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Father vs. Son in Their Respective Junior Seasons

A look at Brandon and Randolph Childress in their junior years

Randolph Childress

Note: All stats are courtesy of

Many people view former Wake Forest Demon Deacons guard and current associate head coach Randolph Childress as one of the greatest players ever to don the old gold and black, and with good reason.

And many say that his son Brandon Childress isn't nearly as good, and shouldn't be the leader of an ACC team. But the numbers would beg to differ, and in many ways Brandon’s junior season numbers are just as good as, if not better than, his fathers.

In his junior season in 1993-94, Randolph Childress had senior forward Trelonnie Owens, junior forward Travis “Scooter” Banks, senior guard Charlie Harrison, senior guard Marc Blucas, sophomore guard Rusty LaRue, and some skinny freshman center named Tim Duncan complementing him on the Wake Forest roster. The average years of experience on that roster weighted by minutes played was 1.8.

Brandon Childress in his junior year has sophomore guard Chaundee Brown, sophomore center Olivier Sarr, freshman forwards Jaylen Hoard and Isaiah Mucius, freshman guards Sharone Wright Jr. and Michael Wynn, graduate student center Ikenna Smart, and graduate student guard Torry Johnson. The average years of experience on this years roster weighted by minutes played is 1.2. Childress is the only player on the roster with more than one season of significant ACC basketball experience.

In his junior season, Randolph Childress averaged 19.6 points, 3.9 assists, 3.4 rebounds, 1.6 steals, 2.6 fouls, and 3.7 turnovers per game in 35.1 minutes per game. He shot 41.5% from the field, 36.8% from three, and 78.9% from the line.

In his junior year, Randolph had 567 points, 114 assists, 99 rebounds, 45 steals, 5 blocks, 74 fouls, and 107 turnovers.

So far during his junior season, Brandon is averaging 16.6 points, 4.1 assists, 3.6 rebounds, 1.7 steals, 2.4 fouls, and 2.4 turnovers in 36.7 minutes per game. He is shooting 44.6% from the field, 43.1% from three, and 78.4% from the line.

Brandon has 298 points, 74 assists, 65 rebounds, 30 steals, no blocks, 43 fouls, and 43 turnovers through 18 games.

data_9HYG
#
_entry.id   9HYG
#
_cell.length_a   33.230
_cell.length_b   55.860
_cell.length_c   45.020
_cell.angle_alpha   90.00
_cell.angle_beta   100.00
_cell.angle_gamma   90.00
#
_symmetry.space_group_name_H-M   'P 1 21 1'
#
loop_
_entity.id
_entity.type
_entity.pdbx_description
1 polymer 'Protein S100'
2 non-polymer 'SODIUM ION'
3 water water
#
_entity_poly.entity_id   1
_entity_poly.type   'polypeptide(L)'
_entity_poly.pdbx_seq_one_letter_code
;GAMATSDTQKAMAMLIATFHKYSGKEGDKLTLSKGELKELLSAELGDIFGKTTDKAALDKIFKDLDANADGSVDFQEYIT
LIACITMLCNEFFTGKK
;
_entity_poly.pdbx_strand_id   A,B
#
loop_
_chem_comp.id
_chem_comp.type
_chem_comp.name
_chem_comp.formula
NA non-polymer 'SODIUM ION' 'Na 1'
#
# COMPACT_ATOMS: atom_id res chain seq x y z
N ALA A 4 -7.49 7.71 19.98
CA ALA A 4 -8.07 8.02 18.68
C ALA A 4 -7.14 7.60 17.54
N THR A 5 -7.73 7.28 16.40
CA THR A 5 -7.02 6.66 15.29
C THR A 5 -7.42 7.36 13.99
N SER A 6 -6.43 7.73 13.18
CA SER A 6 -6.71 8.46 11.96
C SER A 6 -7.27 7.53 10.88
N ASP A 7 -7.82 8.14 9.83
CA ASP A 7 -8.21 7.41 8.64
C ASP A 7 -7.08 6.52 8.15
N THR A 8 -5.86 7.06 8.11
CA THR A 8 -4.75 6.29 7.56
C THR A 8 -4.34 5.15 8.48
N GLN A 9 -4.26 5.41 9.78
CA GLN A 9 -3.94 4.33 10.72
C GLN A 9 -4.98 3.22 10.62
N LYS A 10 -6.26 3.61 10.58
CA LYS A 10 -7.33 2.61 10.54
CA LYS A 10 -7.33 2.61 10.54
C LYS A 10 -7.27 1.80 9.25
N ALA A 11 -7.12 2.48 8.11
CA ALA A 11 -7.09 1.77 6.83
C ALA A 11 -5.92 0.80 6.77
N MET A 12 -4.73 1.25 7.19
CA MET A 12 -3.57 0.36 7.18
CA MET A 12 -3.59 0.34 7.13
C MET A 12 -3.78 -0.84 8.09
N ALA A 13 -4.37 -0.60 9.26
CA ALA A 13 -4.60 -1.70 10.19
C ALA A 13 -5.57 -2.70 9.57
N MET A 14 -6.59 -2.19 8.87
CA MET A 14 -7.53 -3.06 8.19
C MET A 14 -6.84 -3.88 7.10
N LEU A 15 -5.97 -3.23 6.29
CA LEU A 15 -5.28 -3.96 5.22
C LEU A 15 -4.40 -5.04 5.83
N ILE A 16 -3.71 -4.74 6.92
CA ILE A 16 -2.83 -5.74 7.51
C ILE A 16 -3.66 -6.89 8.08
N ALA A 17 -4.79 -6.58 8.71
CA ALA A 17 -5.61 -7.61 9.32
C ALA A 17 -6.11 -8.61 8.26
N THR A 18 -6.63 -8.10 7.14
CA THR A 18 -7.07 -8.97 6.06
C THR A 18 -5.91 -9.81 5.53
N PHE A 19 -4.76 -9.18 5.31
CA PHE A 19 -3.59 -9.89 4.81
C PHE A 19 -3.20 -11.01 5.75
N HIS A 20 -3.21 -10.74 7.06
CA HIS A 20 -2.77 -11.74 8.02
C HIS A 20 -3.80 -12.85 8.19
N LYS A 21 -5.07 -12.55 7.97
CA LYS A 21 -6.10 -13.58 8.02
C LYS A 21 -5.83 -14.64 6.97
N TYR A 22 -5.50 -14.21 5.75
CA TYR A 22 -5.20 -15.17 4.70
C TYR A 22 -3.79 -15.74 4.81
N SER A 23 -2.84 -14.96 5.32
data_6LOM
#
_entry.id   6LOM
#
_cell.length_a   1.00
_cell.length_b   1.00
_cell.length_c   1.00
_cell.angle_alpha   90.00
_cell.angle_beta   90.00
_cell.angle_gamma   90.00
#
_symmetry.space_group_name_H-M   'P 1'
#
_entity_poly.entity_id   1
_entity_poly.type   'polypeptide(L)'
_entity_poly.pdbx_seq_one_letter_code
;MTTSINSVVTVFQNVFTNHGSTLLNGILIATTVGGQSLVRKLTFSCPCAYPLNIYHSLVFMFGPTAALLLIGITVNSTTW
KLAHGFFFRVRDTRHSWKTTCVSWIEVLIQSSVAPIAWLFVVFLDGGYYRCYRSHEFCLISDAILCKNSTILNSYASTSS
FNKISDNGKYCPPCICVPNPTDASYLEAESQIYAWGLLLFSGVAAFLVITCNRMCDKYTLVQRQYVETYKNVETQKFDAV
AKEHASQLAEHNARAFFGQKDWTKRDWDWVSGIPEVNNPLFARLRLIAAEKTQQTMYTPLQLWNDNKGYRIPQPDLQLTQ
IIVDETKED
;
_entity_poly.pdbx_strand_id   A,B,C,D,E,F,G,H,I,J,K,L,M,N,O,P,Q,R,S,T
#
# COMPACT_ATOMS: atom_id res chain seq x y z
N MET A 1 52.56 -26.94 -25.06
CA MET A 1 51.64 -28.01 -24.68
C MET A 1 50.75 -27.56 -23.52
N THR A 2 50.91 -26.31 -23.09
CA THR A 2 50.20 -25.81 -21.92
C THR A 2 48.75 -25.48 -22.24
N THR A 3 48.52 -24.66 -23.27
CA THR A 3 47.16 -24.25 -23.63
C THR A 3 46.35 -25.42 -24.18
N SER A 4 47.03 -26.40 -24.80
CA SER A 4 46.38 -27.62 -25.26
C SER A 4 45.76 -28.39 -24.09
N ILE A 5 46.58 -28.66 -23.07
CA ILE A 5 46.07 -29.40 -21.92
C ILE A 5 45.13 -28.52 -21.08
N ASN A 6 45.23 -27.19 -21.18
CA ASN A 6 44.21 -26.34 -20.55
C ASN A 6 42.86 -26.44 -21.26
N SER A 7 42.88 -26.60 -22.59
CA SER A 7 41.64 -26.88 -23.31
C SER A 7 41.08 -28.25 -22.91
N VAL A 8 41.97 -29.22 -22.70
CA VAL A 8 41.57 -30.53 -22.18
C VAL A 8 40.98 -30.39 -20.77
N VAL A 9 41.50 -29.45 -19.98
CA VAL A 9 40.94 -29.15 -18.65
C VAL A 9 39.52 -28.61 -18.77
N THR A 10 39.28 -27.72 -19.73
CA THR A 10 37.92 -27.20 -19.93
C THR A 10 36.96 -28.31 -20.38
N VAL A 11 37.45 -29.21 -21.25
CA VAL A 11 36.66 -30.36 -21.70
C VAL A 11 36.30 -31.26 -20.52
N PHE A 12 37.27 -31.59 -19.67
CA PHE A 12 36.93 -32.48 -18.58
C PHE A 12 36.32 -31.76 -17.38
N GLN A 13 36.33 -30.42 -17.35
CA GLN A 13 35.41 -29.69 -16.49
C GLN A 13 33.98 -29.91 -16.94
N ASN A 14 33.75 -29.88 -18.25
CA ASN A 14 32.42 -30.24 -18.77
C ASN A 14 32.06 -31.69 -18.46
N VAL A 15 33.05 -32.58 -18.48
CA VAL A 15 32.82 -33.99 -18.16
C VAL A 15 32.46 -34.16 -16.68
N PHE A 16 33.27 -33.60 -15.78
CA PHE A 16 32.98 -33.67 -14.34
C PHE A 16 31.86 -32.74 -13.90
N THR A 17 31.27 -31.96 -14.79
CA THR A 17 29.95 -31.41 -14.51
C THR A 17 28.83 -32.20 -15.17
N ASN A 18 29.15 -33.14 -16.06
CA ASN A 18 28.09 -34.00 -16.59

Randolph averaged 13.1 field goal attempts, 5.4 made field goals, 6.1 2-point field goal attempts, 2.9 2-point field goal makes, 7.0 3-point field goal attempts, 2.6 3-point field goal makes, 7.7 free-throw attempts, and 6.1 free-throw makes per game in his junior season.

Brandon is averaging 10.2 field goal attempts, 4.6 made field goals, 4.2 2-point filed goal attempts, 1.9 2-point field goal makes, 6.1 3-point field goal attempts, 2.6 3-point field goal makes, 6.2 free-throw attempts, and 4.8 free-throw attempts per game so far this season.

Randolph made 75 threes in his junior year, and Brandon has made 47 so far this year.

In comparing the two, Brandon actually averages more assists, rebounds, steals, and minutes per game this season than Randolph did in his junior season, while Randolph averaged more points, fouls, and turnovers per game.

And for those that claim Brandon shoots too much, he actually shoots a higher 3-point percentage than his father, does not take as many shots per game, and does not shoot as many threes per game. He takes better care of the ball than his father did, and has a much higher shooting percentage.

Now this isn't to say that Brandon doesn't take some shots that make you smack your head and yell “NO, NO, NO!!!” at times-he wouldn't be a Childress if he didn't.

But for all of the criticism that Brandon gets, his numbers are actually on par with his father’s. It’s just that Randolph had a rotation with three seniors, another junior, a sophomore, and a freshman who was eventually one of the greatest players ever in the history of basketball, not just Wake Forest. So he had the wins to go along with his stats, and received less criticism as a result. He also had one of the greatest coaches in Wake Forest history in Dave Odom on the sidelines.

Sure, Randolph had more points than Brandon. But there are so many other aspects of the game than scoring. If Brandon had the kind of help that Randolph had his numbers might look more like his father’s, except that Brandon shares the ball more than his dad did.

So let’s stop comparing every little move Brandon makes to Randolph, appreciate the great season that he’s having, and realize that in many ways he is having just as good of a junior season as his father did.

Here’s to a great rest of the season, and an even better senior season for Brandon. Go Deacs!